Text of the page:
Another elephant in a very crowded room

by ray goodlass

My Daily Advertiser column for today, Tuesday 24 January 2017

Last week an Australia Day billboard showing two girls in hijabs was taken down after the advertiser received threats. The two girls featured amongst revolving images of many other different Australians.

According to the Victorian government the billboard was taken down from a site in Melbourne after threats and abuse were directed at the advertising company, and whilst there is no doubt superficial truth in this its removal also smacks of giving in to intimidation by xenophobic and Islamophobic extremists. From this perspective its removal is shameful and puts a huge dent in our claim to be a multicultural society.

The electronic billboard at Cranbourne, in Melbourne’s south-east, was part of a Victorian Government campaign to promote Australia Day events in the city.

The United Patriots Front, a far-right group opposed to immigration, published an image of the billboard on its Facebook page on January 13, which has since been widely shared.

“State government billboard in Cranbourne spotted by a supporter — they’re making every effort to redefine your nation and gradually erase you from history,” the post read.

Victoria’s Minister for Multicultural Affairs, Robin Scott, said the company that operates the billboard, QMS, took the ad down after receiving a number of complaints. “There were a series of complaints, some of which were of an abusive and threatening nature, that were made to the organisation QMS that put the billboard up,” he said.

“And they’ve made a decision based on the safety of their employees and business infrastructure to temporarily remove the billboard.” Taking Workplace Health and Safety into account such a response is of course appropriate when viewed superficially, but there are other ways of ensuring the wellbeing of staff without pandering to threats from extreme right wing bullies, and it would have been pleasing to have seen some of those tried.

From this perspective Mr Scott’s statement that he was not aware of whether the matter had been referred to the police is disappointing, to say the least, and makes his comments that “Whatever background people come from, images of people celebrating their love of this country should not be considered something that is offensive in the society,” and that “I think it is something we should celebrate” somewhat disingenuous, to say the least,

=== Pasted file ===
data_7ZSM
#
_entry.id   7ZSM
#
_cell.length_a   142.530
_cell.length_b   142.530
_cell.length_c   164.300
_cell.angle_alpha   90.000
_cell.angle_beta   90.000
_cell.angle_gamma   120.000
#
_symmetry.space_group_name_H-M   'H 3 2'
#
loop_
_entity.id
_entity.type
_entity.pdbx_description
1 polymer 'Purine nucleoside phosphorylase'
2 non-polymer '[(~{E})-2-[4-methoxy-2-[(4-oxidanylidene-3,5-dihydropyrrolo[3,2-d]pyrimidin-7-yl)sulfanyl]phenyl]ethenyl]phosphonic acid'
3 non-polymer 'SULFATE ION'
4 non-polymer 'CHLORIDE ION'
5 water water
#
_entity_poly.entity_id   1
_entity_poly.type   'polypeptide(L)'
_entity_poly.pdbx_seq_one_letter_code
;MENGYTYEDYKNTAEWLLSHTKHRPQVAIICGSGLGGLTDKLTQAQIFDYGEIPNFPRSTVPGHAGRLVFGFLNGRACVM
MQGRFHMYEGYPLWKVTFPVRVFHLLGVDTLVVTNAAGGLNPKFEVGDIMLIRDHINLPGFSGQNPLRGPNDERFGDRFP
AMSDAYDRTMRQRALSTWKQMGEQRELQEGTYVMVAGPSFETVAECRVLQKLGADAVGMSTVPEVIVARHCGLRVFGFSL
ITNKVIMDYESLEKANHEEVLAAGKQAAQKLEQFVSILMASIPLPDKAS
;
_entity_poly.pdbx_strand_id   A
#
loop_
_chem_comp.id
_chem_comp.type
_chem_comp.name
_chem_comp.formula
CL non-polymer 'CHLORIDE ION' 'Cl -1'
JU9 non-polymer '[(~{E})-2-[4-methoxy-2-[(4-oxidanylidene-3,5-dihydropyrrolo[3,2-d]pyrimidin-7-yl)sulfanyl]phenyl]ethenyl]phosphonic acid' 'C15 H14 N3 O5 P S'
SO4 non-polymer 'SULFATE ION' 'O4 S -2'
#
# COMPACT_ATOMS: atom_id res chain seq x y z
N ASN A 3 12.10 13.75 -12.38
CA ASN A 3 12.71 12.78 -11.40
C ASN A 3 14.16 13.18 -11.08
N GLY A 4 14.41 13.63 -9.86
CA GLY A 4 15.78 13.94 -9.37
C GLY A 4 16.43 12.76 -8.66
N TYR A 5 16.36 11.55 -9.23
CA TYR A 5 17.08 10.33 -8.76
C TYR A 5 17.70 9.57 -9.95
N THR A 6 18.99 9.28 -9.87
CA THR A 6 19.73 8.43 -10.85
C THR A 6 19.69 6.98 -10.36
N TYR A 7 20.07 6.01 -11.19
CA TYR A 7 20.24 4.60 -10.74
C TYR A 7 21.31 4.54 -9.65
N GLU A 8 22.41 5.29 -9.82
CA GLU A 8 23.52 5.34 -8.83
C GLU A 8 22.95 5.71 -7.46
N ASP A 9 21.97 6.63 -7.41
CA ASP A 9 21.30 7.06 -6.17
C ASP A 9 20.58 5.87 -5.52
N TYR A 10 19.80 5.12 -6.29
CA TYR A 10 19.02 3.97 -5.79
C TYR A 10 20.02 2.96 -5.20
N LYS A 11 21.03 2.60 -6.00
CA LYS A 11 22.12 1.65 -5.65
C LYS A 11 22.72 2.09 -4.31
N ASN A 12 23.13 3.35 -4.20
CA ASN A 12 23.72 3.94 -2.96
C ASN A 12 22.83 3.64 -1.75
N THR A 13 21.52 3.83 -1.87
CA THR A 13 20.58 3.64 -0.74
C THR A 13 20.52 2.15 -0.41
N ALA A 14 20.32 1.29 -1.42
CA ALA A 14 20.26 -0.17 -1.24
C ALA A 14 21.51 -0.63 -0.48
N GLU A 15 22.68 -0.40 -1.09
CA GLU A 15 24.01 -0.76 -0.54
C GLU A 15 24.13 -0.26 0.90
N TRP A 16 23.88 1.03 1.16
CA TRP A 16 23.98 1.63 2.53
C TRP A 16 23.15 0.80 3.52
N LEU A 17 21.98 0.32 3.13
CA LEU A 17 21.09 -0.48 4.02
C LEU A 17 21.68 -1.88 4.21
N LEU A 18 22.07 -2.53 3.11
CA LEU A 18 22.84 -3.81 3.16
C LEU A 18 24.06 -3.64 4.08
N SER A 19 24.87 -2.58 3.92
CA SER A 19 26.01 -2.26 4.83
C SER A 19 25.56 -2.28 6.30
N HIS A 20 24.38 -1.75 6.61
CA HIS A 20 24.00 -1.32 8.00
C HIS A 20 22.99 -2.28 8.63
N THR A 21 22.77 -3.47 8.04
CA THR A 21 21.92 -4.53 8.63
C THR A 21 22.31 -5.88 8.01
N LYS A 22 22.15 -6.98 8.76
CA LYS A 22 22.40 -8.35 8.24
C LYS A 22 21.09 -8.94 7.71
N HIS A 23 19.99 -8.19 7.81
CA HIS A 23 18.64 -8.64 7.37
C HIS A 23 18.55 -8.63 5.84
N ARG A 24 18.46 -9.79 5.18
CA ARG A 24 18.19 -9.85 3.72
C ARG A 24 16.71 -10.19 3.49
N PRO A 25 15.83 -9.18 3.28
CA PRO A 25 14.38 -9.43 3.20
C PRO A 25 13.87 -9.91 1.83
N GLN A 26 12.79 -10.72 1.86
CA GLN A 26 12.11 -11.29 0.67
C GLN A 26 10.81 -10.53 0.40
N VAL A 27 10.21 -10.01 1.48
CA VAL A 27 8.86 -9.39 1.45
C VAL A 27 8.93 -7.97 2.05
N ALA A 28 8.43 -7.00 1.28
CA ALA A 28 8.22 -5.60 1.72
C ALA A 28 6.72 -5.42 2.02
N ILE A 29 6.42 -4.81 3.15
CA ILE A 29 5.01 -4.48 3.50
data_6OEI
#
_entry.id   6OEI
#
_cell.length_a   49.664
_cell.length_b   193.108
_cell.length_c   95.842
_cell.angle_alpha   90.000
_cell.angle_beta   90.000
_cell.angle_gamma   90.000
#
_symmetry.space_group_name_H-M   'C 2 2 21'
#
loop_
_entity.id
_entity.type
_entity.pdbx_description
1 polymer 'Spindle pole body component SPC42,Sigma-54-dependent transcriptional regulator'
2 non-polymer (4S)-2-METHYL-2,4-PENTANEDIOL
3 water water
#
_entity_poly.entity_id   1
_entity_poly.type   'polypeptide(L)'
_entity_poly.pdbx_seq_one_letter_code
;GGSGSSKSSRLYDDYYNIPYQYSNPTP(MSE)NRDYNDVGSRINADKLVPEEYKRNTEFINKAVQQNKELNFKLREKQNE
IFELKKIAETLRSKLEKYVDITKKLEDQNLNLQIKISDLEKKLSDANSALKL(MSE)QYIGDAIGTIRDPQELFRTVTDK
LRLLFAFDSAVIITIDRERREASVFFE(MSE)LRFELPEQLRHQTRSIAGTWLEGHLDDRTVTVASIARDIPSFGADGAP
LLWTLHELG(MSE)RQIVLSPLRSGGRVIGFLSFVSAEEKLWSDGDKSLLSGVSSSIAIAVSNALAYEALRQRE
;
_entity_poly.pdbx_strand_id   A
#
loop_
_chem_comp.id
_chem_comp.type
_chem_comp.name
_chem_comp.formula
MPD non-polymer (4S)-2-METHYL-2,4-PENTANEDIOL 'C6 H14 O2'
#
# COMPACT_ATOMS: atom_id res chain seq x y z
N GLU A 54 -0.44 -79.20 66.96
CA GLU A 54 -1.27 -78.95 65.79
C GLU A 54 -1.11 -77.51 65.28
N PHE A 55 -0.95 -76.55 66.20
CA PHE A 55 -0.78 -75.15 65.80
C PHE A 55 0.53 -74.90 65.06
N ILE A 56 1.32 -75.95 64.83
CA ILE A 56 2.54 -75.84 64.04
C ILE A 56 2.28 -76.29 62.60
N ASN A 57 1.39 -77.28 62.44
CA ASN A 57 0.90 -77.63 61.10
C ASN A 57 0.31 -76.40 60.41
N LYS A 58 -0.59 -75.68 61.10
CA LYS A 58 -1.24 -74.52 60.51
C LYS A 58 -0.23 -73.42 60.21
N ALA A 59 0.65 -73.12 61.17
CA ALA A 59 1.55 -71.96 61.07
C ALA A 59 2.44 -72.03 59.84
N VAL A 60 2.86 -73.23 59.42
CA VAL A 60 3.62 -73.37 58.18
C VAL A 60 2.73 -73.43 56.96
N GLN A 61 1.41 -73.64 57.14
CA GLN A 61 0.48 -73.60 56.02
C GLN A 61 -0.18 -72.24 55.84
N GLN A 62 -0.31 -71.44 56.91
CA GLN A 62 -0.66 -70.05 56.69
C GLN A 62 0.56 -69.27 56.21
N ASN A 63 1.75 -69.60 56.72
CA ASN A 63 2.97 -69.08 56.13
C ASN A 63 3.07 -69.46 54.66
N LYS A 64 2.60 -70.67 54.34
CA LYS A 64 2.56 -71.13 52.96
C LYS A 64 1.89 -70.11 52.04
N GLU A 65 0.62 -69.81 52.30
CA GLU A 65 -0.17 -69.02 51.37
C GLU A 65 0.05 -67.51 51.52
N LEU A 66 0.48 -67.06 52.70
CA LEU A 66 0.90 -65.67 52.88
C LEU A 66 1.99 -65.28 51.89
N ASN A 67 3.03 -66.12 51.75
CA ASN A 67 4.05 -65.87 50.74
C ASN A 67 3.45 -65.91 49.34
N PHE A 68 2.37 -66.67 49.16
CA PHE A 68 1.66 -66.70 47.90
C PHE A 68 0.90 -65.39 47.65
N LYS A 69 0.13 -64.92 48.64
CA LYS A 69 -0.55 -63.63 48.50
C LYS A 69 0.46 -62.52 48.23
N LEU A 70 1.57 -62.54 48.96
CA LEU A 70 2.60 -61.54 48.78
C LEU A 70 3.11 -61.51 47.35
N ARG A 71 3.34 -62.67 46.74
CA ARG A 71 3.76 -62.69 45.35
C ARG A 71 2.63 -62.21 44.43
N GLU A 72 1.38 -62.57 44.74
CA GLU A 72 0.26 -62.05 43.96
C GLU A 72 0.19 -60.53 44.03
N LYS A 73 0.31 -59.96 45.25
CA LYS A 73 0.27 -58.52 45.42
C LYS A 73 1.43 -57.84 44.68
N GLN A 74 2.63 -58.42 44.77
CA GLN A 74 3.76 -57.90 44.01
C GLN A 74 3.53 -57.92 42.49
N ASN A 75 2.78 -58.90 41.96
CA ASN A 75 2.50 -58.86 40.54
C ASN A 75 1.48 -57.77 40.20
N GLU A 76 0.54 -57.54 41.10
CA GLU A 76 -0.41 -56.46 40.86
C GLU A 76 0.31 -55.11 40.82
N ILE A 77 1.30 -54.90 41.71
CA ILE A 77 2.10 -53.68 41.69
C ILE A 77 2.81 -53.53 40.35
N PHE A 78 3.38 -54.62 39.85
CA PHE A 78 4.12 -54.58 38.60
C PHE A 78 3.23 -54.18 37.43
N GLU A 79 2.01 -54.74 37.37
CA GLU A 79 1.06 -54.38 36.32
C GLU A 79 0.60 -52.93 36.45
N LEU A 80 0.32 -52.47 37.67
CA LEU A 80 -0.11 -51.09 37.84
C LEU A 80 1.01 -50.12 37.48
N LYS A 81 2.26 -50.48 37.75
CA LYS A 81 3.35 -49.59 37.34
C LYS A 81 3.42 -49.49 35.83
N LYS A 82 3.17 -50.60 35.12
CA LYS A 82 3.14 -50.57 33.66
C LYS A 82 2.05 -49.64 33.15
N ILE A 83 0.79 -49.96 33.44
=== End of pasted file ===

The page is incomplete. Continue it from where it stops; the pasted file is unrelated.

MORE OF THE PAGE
Greens Leader and Victorian Richard Di Natale was slightly more on the ball when he said he was “disgusted” the campaign to remove the billboard was successful.

“Islamophobia is a genuine threat to Australian democracy and to the multicultural society that the vast majority of Australians cherish,” he said.

“We must stand against racial hatred wherever we encounter it, and stand with those communities suffering from its vile effects.” Quite.

This incident brings to mind the wider question of that enormous ‘elephant in the room’, whether or not we should be celebrating Australia Day on 26th January, for to many it was and remains ‘Invasion Day’, and to others (White) ‘Settlement’ Day.

The establishment of the British convict settlement had a devastating impact on the land’s first people, something most politicians and their parties manage to ignore, though thankfully not all, for as Greens Senator Lee Rhiannon said last year, “On Jan 26 thousands of Australians will remember the Frontier Wars when this land’s First Peoples fought against British colonisation. Tragically their struggle continues.”

Indeed it does. We really do need to seriously consider if this is the most appropriate date to celebrate Australia’s diversity.

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